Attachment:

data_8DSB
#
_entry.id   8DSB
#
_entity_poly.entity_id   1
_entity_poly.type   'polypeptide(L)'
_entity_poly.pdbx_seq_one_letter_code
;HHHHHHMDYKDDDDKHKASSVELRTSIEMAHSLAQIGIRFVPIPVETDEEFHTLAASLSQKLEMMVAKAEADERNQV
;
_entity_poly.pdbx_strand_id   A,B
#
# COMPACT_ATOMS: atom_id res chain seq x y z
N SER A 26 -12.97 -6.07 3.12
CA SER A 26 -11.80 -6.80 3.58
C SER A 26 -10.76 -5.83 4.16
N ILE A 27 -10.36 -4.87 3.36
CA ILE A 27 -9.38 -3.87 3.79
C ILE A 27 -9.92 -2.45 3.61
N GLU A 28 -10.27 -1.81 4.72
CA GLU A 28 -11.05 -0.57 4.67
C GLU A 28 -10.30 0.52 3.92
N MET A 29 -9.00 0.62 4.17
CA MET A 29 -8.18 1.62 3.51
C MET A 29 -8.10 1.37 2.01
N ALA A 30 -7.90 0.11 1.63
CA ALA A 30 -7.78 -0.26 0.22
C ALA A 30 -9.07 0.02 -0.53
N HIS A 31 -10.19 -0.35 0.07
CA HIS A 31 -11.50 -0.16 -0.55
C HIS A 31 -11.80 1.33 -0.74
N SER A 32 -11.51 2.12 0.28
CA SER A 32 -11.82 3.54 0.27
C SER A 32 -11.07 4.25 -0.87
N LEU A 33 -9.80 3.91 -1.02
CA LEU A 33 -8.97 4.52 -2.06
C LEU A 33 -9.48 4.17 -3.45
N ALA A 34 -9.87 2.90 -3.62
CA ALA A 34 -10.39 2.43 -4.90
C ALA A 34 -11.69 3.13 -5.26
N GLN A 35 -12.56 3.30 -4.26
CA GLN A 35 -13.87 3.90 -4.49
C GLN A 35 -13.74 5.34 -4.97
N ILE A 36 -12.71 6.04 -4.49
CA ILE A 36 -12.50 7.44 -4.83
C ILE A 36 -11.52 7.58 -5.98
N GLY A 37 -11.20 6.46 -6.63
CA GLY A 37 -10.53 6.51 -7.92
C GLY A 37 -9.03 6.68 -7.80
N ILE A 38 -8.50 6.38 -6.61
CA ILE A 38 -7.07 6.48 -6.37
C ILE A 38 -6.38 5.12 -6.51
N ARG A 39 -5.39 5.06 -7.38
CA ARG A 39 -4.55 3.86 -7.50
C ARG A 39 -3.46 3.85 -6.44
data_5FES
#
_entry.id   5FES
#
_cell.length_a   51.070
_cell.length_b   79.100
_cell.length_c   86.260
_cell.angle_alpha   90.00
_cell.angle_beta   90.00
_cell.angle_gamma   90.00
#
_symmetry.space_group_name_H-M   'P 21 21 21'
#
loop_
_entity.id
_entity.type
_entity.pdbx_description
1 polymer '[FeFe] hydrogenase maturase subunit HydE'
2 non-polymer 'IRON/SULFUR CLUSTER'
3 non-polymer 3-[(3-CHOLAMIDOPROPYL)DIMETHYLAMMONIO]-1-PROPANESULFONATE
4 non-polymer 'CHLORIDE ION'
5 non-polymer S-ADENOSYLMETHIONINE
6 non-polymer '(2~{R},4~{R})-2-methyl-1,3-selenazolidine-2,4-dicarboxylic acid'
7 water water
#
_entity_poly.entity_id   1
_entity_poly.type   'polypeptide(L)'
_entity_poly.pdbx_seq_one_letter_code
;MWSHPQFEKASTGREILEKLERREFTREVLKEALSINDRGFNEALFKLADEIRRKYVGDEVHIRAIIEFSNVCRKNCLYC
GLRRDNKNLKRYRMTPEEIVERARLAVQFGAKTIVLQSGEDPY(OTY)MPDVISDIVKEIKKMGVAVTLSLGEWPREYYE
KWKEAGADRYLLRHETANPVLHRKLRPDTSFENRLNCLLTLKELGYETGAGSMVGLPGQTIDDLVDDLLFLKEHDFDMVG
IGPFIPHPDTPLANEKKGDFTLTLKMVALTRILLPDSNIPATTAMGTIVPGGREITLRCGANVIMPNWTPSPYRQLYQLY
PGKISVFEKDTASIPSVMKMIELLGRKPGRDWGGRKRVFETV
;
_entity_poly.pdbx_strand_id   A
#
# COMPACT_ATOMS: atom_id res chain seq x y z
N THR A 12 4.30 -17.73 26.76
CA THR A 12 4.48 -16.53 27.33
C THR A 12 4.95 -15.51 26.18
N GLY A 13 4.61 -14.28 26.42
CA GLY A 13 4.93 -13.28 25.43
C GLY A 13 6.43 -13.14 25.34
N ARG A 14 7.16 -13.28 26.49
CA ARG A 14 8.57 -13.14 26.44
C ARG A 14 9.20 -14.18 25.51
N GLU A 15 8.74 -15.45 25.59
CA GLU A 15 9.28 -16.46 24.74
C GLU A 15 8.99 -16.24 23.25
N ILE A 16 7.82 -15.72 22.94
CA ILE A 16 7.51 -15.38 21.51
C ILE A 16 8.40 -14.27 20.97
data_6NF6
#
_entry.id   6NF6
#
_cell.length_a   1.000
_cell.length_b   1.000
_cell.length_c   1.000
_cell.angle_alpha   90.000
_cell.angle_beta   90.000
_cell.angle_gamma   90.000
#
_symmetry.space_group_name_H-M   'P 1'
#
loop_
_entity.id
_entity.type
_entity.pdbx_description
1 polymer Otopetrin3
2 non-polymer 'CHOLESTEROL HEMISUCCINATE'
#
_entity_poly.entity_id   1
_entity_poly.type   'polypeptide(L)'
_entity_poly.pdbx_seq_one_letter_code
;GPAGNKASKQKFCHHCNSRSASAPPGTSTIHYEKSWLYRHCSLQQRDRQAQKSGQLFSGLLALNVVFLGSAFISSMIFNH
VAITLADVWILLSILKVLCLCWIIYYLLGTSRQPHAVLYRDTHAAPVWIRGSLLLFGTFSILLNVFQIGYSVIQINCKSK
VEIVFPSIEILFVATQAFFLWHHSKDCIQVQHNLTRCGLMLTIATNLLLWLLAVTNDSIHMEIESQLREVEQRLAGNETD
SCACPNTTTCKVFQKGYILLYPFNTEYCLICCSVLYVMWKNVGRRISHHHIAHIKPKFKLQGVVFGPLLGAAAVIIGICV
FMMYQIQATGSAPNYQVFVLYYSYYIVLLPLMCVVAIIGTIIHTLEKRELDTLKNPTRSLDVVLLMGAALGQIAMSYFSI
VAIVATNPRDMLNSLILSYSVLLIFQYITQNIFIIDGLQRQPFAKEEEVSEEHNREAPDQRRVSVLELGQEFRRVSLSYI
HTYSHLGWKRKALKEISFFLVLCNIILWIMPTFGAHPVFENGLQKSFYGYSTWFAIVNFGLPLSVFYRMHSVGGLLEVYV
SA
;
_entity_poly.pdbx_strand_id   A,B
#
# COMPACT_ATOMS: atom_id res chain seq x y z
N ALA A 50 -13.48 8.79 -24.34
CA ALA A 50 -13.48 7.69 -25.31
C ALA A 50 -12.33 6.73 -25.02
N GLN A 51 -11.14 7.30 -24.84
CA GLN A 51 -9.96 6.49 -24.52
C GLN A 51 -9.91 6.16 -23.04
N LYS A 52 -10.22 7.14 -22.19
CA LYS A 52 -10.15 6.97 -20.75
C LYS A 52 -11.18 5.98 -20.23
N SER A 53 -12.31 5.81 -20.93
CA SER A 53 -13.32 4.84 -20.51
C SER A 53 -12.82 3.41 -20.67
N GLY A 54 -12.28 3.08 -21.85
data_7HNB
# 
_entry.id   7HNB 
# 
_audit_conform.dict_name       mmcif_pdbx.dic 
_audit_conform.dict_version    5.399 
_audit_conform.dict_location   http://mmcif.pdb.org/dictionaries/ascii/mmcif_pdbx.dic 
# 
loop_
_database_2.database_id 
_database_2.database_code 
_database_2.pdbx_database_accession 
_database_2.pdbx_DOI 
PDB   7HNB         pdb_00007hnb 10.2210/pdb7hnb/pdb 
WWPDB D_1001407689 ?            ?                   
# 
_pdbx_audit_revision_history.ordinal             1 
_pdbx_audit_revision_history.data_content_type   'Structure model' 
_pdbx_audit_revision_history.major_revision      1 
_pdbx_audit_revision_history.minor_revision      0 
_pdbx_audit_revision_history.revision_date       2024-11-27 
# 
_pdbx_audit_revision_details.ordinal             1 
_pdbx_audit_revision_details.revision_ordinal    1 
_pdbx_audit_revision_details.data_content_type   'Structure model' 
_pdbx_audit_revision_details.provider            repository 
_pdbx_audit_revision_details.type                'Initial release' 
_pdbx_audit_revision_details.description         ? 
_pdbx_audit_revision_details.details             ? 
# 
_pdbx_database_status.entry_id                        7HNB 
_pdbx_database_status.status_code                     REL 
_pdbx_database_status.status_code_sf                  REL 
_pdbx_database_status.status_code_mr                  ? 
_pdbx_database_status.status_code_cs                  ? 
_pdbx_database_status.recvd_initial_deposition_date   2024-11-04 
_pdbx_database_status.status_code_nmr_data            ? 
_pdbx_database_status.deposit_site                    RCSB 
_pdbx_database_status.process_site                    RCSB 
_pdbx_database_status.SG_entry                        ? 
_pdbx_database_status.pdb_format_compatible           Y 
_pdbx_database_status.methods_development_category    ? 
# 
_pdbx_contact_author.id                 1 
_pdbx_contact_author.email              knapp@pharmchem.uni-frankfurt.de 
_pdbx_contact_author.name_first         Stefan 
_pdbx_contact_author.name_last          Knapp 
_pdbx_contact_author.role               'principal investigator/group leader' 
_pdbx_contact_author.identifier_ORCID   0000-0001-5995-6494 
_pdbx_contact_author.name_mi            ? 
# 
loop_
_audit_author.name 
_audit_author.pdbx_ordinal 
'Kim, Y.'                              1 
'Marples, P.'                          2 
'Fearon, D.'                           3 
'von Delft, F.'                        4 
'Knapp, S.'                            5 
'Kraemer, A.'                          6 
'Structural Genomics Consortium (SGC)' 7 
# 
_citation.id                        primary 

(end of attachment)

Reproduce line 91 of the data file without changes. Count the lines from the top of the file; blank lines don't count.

# COMPACT_ATOMS: atom_id res chain seq x y z